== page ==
Chapter 4: A Nation on a Mission
The Role of the Jewish People
The Legacy of the Jews
The Jews that remained in Babylon after the ruin of the First Temple developed a flourishing community that spread throughout the Persian Empire. Later, when the Second Temple was ruined and the Romans conquered the land of Israel, the Jewish people lost its sovereignty over the land.
But the conquest of the Jewish people introduced the world to two tenets that were to become the basis of all three predominant, aptly named “Abrahamic” religions: “Love your neighbor as yourself,” and “monotheism,” meaning that there is only one God, one force governing the world. These notions are paramount to the success of the correction of humanity because when understood correctly, the former defines the mode by which we will achieve correction—through loving others, and not kin, but our neighbors, meaning strangers. The latter defines the essence of our attainment once we are corrected—the singular force of reality.
Accordingly, Professor T.R. Glover from Cambridge University wrote in The Ancient World, “It is strange that the living religions of the world all build on religious ideas derived from the Jews.”[i] Likewise, Herman Rauschning, a German Conservative Revolutionary who briefly joined the Nazis before breaking up with them, wrote in The Beast from the Abyss: “Judaism, nevertheless … is an inalienable component of our Christian Western civilization, the eternal ‘call to Sinai’ against which humanity again and again rebels.”[ii]
The exile of the Jewish people from the Land of Israel was a long process by which Jews, and therefore Jewish values, were gradually absorbed by their host nations. Yosef Ben Matityahu, better known as Josephus Flavius, the Romano-Jewish historian, describes the expulsion of the Jews by the Romans at the beginning of the exile. In The Wars of the Jews, Flavius writes, “And as he remembered that the twelfth legion had given way to the Jews, under Cestius their general, he expelled them out of all Syria, for they had lain formerly at Raphanea, and sent them away to a place called Meletine, near Euphrates, which is in the limits of Armenia and Cappadocia.”[iii]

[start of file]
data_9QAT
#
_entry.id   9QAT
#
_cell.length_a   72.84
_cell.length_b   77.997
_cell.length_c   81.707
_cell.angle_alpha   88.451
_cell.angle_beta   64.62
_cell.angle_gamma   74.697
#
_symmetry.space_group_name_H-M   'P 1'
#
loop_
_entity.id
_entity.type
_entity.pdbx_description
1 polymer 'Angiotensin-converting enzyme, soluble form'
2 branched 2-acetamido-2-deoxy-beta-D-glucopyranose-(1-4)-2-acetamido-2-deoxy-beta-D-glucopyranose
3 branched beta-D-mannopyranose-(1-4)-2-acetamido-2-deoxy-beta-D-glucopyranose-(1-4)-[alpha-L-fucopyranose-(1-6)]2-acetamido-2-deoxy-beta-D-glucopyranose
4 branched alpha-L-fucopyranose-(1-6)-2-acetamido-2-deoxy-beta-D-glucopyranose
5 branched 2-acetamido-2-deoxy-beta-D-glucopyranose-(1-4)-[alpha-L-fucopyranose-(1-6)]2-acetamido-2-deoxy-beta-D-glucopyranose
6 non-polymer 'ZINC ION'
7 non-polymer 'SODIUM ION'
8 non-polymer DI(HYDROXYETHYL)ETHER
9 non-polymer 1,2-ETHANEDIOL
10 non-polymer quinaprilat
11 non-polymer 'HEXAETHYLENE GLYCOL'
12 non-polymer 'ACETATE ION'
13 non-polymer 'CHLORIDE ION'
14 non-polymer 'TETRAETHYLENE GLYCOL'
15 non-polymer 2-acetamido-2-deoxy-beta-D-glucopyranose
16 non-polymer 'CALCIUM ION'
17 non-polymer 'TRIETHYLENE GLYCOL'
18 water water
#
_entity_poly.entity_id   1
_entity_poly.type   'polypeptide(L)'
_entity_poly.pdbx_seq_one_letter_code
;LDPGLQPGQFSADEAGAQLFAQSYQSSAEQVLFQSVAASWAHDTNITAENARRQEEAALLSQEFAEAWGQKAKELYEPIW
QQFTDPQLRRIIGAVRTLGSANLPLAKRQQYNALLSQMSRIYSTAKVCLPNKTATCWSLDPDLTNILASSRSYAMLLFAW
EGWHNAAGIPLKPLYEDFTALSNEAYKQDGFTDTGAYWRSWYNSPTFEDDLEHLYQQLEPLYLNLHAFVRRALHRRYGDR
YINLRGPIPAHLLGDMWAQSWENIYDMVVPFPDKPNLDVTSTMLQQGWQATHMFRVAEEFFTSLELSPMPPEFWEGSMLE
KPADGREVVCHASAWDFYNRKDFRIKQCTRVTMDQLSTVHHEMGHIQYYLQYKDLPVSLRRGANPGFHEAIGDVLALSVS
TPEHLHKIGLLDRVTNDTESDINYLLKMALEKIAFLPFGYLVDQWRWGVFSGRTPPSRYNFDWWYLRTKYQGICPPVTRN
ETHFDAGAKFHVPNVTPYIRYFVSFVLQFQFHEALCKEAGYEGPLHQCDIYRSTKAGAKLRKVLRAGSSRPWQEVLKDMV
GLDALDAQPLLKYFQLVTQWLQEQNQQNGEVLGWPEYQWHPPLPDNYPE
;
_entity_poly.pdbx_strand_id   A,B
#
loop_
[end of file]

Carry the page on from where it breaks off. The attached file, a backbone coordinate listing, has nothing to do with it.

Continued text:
In Chapter 3, Flavius elaborates, “For as the Jewish nation is widely dispersed over all the habitable earth among its inhabitants, so it is very much intermingled with Syria by reason of its neighborhood, and had the greatest multitudes in Antioch by reason of the largeness of the city, wherein the kings, after Antiochus, had afforded them a habitation with the most undisturbed tranquility.”[iv]
Today, narrates author Yaakov (Jacob) Leschzinsky in The Jewish Dispersion, the Jews have spread the world over, and at a surprising pace. “When we scan the diaspora of Jewry over the entire globe and throughout the entire civilized world,” he writes, “we are surprised to see that this nation, which is almost the most ancient in the world, is in truth the youngest in terms of the land under its feet and the sky above its head. Because of the relentless persecutions and forced expulsions, most Jews are but recent newcomers to their respective lands of residence. Ninety percent of the Jewish people have lived in their new homes for no more than fifty or sixty years! (The Jews) are dispersed over 100 lands on all five continents.”[v]
Interestingly, their mingling with other nations is precisely what was required to complete Moses’ corrections. While it is true that, as long as Israel was apart from other nations, the above-mentioned tenets at the heart of Judaism could not be tainted, it is also true that the Jews had much to gain from their exile among the nations. This is why the Book of Psalms (106:35) tells us that the Jews were exiled to “Mingle themselves with the nations and learn their works.”
[i] Terrot Reavely (T.R.) Glover, The Ancient World (US: Penguin Books, 1944), 184-191.
[ii] Herman Rauschning, The Beast From the Abyss (UK: W. Heinemann, 1941), 155-56.
[iii] Josephus Flavius, The Wars of the Jews, Chapter 1, translated by William Whiston in The Works of Flavius Josephus (UK: Armstrong and Plaskitt AND Plaskitt & Co., 1835), 564
[iv] William Whiston, The Works of Flavius Josephus, 565.
[v] Yaakov (Jacob) Leschzinsky, The Jewish Dispersion (Israel, World Zionist Organization, 1961), 9.